Pierre Besse: “I believe that the initiative should remain largely with the farmers. I would feel uncomfortable with guidelines for the use of “peasant” varieties that would be issued by AMAPs or AMAP networks (or any other bureaucratic authority) and imposed on farmers from outside.

I believe that the movement as a whole, must trust the farmers: they are largely in favor of a massive return to “ancient” varieties, and young people are very sensitive to the issue of seed autonomy. The networks can take any kind of initiative to promote local varieties (e.g. the initiative of the Rhone-Alpes AMAP network) and to communicate with the public, but they should avoid being too demanding or prescriptive towards the farmers.

After a century of forced “modernisation” of agriculture, farmers have lost confidence in themselves, they have focused on production and have allowed themselves to be dispossessed of their prerogatives in all matters relating to reproduction. They often feel incapable of producing quality seeds. The organic farming movement has largely neglected this aspect of the business: it has been content to define ‘organic’ seed as having been grown according to organic rules in the last growing season, without worrying about the selection methods applied by the industry before this last season. As a result, F1 hybrids and among them hidden GMOs have penetrated organic production, especially among vegetable growers. If the representative organisations of the CSA were to intervene, it is perhaps more to engage with the organic organisations such as in France the National Federation of Organic Agriculture (Fédération nationale de l’Agriculture biologique, FNAB) and Nature & Progrès. Personally, as an AMAP vegetable grower and certified organic farmer, I would probably have a hard time with an AMAP network forcing me to use at least 50% “peasant seeds”, for example, but I would be very happy if the specifications of the organic label prohibited F1 hybrids (at least hidden GMOs) as not conforming to the basic principle laid down in all organic charters, according to which, in essence, the selection of cultivated plants is based on methods that respect the integrity of living organisms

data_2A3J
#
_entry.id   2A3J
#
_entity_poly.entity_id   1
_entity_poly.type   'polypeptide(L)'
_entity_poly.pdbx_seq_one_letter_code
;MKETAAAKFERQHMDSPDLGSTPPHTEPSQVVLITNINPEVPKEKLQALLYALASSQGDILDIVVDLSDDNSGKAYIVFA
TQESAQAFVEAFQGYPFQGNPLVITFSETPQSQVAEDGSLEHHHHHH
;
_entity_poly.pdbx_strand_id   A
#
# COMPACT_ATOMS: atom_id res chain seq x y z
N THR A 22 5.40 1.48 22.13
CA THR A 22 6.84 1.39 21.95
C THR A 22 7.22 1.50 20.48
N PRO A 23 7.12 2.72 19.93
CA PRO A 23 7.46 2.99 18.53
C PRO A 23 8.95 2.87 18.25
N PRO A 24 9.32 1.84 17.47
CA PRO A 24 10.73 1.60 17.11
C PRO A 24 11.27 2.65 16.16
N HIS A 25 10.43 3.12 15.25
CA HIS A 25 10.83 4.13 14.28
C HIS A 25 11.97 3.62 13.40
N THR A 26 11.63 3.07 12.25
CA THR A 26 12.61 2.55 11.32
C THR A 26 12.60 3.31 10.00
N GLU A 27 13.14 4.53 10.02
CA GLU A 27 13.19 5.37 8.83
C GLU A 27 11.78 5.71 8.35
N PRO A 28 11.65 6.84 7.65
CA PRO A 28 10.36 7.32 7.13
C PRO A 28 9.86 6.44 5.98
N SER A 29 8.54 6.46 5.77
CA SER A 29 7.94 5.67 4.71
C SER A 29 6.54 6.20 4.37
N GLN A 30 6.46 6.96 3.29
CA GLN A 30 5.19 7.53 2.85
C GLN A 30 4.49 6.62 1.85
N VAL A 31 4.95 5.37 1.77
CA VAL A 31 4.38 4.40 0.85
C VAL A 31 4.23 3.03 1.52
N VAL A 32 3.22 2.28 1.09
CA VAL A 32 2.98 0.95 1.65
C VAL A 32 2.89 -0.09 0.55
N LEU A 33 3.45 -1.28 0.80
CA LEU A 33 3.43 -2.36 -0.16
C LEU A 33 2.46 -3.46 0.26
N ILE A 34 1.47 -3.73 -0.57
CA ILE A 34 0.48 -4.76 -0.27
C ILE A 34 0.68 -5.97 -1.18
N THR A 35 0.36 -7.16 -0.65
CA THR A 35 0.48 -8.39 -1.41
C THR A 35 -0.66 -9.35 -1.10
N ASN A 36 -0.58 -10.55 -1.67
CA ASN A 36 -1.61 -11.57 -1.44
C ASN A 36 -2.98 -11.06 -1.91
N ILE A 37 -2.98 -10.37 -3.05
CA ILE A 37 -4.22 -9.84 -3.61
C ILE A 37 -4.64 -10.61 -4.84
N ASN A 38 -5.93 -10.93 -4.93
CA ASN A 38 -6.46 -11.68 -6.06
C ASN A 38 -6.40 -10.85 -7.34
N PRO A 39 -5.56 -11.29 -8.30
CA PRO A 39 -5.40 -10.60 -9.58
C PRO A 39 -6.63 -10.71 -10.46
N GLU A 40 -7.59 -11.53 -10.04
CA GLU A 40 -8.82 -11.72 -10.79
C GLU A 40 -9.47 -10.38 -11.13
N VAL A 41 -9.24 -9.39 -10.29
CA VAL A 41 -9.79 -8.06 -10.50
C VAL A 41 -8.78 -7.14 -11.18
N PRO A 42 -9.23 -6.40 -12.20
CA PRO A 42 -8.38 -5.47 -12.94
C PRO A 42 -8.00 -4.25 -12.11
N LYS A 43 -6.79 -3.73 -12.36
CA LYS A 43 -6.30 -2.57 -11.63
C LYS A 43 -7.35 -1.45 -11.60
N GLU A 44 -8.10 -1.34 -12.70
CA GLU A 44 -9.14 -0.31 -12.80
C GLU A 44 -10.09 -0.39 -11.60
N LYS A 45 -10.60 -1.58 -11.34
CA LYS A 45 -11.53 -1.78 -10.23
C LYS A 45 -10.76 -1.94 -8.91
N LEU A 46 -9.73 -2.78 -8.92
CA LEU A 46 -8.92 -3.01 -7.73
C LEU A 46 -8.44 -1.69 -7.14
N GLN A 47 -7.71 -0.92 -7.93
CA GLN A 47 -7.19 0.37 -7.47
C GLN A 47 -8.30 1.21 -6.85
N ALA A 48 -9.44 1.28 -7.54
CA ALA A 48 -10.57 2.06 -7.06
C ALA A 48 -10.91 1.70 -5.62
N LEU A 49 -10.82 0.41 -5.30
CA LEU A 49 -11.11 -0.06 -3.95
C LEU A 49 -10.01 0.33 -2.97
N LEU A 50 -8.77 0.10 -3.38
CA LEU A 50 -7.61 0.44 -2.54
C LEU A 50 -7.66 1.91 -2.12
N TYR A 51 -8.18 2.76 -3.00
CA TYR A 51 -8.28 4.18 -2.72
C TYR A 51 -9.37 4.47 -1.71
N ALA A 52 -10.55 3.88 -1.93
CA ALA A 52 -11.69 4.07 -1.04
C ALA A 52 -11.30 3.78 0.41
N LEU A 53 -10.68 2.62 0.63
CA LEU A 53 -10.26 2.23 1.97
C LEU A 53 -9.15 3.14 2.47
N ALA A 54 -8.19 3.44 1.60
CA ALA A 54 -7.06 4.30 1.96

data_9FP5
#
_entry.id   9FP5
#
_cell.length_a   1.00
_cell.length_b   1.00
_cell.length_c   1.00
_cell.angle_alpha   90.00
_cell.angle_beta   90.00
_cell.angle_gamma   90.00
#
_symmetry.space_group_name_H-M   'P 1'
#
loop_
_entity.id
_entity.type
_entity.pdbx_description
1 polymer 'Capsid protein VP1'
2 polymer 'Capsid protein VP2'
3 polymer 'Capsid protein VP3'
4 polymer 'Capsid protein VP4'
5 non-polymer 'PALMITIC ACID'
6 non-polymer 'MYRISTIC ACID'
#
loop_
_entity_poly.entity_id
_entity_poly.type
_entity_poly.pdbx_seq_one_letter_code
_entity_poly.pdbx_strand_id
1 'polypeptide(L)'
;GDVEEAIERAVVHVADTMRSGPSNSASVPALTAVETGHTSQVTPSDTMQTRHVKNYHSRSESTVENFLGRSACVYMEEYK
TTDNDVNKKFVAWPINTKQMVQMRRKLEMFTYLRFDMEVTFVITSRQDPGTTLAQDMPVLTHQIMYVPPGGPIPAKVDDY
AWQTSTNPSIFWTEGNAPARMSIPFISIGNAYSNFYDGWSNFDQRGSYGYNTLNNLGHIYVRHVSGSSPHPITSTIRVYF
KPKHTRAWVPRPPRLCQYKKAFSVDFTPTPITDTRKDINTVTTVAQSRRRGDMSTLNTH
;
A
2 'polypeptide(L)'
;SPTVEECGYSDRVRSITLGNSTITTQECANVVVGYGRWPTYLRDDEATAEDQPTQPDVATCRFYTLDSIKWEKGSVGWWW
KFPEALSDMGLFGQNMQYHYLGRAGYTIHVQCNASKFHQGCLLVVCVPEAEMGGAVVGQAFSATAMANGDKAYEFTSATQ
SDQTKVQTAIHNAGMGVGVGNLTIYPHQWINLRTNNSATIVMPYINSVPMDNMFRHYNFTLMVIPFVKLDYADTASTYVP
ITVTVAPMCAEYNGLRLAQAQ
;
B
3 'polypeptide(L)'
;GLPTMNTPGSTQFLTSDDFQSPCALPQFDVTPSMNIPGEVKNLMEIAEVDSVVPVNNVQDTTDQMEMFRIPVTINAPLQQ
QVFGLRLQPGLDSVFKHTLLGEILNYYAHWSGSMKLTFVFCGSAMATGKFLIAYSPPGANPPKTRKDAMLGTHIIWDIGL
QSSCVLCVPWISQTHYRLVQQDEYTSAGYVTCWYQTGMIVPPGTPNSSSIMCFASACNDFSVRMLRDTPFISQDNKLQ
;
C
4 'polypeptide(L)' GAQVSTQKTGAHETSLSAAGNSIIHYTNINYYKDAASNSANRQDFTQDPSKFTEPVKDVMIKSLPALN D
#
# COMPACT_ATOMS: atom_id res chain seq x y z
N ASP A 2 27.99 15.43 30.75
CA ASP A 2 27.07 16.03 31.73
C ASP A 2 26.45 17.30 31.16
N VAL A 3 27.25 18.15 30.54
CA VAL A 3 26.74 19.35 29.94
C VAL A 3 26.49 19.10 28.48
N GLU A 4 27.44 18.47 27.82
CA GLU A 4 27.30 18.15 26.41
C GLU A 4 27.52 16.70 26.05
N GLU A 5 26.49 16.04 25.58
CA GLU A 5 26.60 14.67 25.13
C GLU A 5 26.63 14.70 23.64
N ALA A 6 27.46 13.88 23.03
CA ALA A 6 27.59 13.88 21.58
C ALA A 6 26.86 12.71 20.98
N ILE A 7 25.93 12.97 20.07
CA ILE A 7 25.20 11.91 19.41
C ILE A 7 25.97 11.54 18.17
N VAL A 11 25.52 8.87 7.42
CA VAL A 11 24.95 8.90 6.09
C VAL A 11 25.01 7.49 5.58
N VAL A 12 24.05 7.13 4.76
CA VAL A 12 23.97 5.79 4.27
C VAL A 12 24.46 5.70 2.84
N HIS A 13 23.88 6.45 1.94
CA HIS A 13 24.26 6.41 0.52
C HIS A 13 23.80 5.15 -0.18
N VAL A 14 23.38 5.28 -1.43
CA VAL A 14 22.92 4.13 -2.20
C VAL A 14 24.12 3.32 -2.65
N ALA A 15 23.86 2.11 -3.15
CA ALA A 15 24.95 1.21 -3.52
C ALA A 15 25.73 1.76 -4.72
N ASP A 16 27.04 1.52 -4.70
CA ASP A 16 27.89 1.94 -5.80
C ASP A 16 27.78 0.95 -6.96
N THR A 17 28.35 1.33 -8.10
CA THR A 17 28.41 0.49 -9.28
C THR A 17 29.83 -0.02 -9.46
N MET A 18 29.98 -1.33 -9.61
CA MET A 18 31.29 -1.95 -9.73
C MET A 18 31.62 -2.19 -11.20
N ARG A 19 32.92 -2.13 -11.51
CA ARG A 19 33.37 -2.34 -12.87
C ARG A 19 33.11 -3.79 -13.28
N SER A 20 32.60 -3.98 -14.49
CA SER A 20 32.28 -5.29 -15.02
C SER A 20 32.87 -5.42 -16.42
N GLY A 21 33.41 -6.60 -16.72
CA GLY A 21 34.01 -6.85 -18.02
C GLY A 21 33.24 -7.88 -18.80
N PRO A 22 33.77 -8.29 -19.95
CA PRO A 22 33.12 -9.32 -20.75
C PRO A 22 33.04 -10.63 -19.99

Veronique Chable had the opportunity to present her vision of the role of researchers as far as agrobiodiversity issues are concerned: Participatory research in a multi-actor approach (as it is called at the European level in the Horizon 2020 framework programme) invites researchers and stakeholders to share the same objectives and complementary means in the research projects. This type of research is not only based on the expertise (agronomy, genetic, microbiology, sociology …) but on the skill to build links between fields of expertise including those of farmer/baker/end-user, to make reference to a social context, its history and perspective. Over and above the Community seed banks, we are a group of researchers who have been working with farmers for nearly 20 years to support progress in the organic sector (economically, technically and at the ethical level). Some of us are also part of CSBs and members of a CSA, and also trying to change the concept of research. We are all sharing knowledge and working to change the world, in order to increase the respect for life and human beings. We are not only calling on people to change the paradigm, we are already living and working with the values that we are promoting”.

Useful Links

You can watch the recording on our YouTube channel here/Vous trouverez l’enregistrement sur notre chaîne YouTube:

The study on CSA and cultivated biodiversity is available on the project’s website: